The ballot box has failed. I will continue to exercise the soap box and the jury box (as I have opportunity), but I suspect those will fail as well until after the progressives have tried to exercise the bullet box and forced a confrontation. Then I hope people will turn to my efforts on the soap box to find some guidance as to how to fix the mess they’ve made.


Gary Johnson may well be my general election presidential vote for 2016 since I don’t really expect the GOP to nominate Rand Paul as their candidate even if he were to perform strongly in the primaries.

As with every candidate I’ve examined, I don’t wholly agree with him and that’s okay. His abortion stance is similar to the stance I held before I had children — that abortion is acceptable until viability and that nobody should be forced to pay for someone else’s abortion, even if it is through taxation. I now consider convenience abortions at all stages to be murder. But I’ve said, I don’t choose a candidate on a single issue and the fact that he wouldn’t force me to pay for someone else’s abortion is acceptable to me.

I agree with him that the government should keep its hands off the economy. I agree with him on cutting entitlements and defense. He supports gay marriage, which I strongly oppose, but he wants government out of marriage entirely, which I can accept.

I oppose corporations having crony relationships with government, but I believe we need to lower, eliminate the corporate income tax in order to create real jobs. Cut government spending so taxes can be lowered on everyone and the economy will recover and pay down the debt without government assistance. We were almost debt free as a nation in 2000 using a compromised version of this ideal.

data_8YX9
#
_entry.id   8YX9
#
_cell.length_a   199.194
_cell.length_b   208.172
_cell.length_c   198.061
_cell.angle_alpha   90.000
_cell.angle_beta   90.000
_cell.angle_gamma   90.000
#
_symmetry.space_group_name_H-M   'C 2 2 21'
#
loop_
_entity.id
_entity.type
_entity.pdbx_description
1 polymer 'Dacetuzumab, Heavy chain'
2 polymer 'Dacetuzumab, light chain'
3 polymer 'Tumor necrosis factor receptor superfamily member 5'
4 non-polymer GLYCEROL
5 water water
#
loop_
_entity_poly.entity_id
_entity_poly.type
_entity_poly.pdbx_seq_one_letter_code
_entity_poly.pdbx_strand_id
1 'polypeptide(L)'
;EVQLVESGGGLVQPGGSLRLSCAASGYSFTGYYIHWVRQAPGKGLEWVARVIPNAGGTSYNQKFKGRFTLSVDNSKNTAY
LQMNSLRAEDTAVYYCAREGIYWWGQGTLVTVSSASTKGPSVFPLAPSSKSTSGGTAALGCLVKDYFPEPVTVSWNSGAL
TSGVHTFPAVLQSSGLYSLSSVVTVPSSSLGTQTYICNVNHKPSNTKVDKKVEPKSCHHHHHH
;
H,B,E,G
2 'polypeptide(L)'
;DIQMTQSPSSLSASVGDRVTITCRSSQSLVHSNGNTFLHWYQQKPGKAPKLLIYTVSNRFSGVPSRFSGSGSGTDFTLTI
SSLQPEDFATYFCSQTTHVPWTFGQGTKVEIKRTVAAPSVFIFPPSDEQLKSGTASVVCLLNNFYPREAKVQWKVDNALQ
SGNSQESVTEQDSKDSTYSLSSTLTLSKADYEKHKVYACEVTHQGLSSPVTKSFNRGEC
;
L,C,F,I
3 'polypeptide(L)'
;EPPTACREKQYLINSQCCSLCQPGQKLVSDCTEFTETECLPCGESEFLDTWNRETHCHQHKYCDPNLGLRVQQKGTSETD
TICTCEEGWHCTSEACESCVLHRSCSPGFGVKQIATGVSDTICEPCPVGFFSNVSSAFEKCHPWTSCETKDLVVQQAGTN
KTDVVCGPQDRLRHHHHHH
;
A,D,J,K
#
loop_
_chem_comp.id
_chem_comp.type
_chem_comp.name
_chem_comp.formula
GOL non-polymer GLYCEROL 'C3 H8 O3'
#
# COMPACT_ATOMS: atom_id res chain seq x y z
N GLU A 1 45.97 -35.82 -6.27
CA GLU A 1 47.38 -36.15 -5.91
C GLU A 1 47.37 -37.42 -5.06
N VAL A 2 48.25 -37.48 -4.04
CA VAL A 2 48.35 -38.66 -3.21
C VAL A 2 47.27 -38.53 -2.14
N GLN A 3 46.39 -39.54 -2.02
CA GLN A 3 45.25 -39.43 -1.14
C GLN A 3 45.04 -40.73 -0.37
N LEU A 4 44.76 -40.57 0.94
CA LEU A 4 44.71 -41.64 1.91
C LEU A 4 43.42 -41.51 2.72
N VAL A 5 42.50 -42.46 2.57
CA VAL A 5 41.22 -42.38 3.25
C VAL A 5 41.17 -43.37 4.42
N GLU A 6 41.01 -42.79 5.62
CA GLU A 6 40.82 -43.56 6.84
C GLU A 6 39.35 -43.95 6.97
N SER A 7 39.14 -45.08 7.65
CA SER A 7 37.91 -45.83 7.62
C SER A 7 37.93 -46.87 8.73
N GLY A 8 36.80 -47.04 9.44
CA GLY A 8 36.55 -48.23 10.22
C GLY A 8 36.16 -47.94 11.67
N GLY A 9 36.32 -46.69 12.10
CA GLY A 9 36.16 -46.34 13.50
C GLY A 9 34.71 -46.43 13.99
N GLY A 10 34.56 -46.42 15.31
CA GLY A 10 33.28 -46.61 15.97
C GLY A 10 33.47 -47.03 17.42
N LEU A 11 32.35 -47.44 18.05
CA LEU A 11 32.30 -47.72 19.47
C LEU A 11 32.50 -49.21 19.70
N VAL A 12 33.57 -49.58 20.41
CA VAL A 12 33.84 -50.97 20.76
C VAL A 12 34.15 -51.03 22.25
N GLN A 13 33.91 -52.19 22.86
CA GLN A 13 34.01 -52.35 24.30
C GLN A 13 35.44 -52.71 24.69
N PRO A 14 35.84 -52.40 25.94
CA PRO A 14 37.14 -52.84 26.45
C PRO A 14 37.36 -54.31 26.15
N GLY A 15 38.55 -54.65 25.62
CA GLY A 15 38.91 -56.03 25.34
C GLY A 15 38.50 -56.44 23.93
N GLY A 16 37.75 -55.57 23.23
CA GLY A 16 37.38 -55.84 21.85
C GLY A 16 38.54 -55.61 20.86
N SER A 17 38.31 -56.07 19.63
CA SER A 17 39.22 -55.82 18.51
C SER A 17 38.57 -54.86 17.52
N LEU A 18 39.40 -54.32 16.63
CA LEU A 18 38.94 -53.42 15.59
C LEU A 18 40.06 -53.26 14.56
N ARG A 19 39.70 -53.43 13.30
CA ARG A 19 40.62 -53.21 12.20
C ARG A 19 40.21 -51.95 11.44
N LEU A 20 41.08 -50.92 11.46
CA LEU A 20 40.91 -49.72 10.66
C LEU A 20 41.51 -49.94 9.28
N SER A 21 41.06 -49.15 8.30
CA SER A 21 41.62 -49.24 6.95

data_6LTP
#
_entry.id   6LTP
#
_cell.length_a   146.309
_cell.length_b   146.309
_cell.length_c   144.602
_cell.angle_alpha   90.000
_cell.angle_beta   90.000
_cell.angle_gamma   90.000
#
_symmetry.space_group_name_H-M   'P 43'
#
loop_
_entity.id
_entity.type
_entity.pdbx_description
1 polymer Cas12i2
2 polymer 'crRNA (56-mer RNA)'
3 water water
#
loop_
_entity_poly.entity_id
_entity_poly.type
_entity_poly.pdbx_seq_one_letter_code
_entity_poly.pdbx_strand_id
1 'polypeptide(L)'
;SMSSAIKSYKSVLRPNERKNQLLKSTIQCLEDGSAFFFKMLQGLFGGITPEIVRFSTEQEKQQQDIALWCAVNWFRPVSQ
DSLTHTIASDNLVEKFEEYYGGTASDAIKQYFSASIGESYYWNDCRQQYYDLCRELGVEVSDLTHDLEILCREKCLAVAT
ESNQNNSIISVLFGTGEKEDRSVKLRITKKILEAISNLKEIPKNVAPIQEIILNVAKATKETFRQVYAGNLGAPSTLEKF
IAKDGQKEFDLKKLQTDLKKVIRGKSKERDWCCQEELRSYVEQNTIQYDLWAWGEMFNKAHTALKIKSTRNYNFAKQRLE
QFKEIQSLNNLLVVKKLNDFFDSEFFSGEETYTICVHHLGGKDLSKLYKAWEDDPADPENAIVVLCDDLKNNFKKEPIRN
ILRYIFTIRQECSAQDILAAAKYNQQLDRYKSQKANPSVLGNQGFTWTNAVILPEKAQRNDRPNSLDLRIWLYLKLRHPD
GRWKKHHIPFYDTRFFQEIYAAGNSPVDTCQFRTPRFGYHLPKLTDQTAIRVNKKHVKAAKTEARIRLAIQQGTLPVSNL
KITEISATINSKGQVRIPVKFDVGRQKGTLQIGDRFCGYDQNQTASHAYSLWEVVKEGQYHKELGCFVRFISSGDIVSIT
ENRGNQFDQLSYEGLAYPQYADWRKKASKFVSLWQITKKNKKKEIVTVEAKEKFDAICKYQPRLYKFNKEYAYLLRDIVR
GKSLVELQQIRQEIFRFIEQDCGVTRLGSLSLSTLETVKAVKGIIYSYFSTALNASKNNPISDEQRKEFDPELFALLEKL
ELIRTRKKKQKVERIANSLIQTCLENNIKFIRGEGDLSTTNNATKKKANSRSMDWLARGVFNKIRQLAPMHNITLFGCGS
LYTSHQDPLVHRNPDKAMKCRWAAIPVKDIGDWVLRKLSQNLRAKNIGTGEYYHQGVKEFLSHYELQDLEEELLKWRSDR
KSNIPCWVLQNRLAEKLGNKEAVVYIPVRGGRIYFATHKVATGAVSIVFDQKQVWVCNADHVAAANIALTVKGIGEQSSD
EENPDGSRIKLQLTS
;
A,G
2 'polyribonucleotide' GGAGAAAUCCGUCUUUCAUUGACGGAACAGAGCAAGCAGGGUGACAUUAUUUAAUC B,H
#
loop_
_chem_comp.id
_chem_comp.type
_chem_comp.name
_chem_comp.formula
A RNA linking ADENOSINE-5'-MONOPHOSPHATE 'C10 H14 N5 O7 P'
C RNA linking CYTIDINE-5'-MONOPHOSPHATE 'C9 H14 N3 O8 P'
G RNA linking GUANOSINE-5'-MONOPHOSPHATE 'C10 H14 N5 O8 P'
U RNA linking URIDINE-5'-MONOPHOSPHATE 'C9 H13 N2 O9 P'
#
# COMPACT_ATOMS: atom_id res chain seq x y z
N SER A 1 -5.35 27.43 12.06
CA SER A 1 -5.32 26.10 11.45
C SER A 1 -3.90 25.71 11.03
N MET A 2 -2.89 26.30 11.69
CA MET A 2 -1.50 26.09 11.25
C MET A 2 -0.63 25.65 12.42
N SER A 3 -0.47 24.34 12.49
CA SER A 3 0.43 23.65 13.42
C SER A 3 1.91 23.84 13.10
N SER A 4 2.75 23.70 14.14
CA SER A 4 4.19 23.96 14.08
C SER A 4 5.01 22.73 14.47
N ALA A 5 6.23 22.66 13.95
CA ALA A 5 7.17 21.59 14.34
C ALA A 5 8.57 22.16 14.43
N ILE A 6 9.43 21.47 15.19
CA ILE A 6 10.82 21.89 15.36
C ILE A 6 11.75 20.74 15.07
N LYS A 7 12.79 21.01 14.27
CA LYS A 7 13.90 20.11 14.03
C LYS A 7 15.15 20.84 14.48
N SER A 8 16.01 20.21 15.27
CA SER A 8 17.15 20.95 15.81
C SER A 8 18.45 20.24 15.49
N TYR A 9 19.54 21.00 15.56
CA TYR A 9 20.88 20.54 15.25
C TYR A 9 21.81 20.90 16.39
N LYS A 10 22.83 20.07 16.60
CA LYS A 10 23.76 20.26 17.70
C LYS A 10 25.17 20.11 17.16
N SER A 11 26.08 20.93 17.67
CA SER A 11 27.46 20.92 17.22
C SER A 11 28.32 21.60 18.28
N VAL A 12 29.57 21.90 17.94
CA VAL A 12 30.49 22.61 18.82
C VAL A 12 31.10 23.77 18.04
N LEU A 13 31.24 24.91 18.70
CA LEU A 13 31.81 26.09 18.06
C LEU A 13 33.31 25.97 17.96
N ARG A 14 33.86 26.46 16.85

We are in philosophical agreement on crime and the legalization of marijuana, though we disagree on some details.

We agree that education is best if it is at the state or local level and that the federal government ought to get out of it altogether.

We largely agree on energy issues. He would turn environmental issues over to the states. YES! That was what the authorizing act of the EPA says should be done, by the way.

We agree on foreign policy. The US can no longer afford to shell out billions that are not in US interests.

He would eliminate tariffs and trade restrictions, but also eliminate corporatism. He would let businesses make their own decisions. He is strong on government reform, term limits, and states’ rights. He is actually find with unlimited corporate campaign donations, but with full disclosure. I need to think about that, but it’s not a deal breaker. We agree that gun control is completely ineffective at saving lives and unconstitutional.

Government-managed healthcare is insanity and ACA is unconstitutional!

He would end spying on US citizens, questions our troop investment in Europe, and abolish the TSA. Yay!

He’s an open borders guy and I will struggle with that because I think people have a right not to be invaded.

He’s right that governments do not create jobs, businesses do. We largely agree on entitlement reform, though I would only means test if those who are considered above means have their actual investment returned to them.

I’m not sure how I feel about a 23% national sales tax to eliminate the IRS and income tax. More thought would be required on my party.

I mostly agree with him on military issues and his opposition to nation building resonates with me.

So I might vote for him in November … or it is possible I’ll just write in Rand Paul.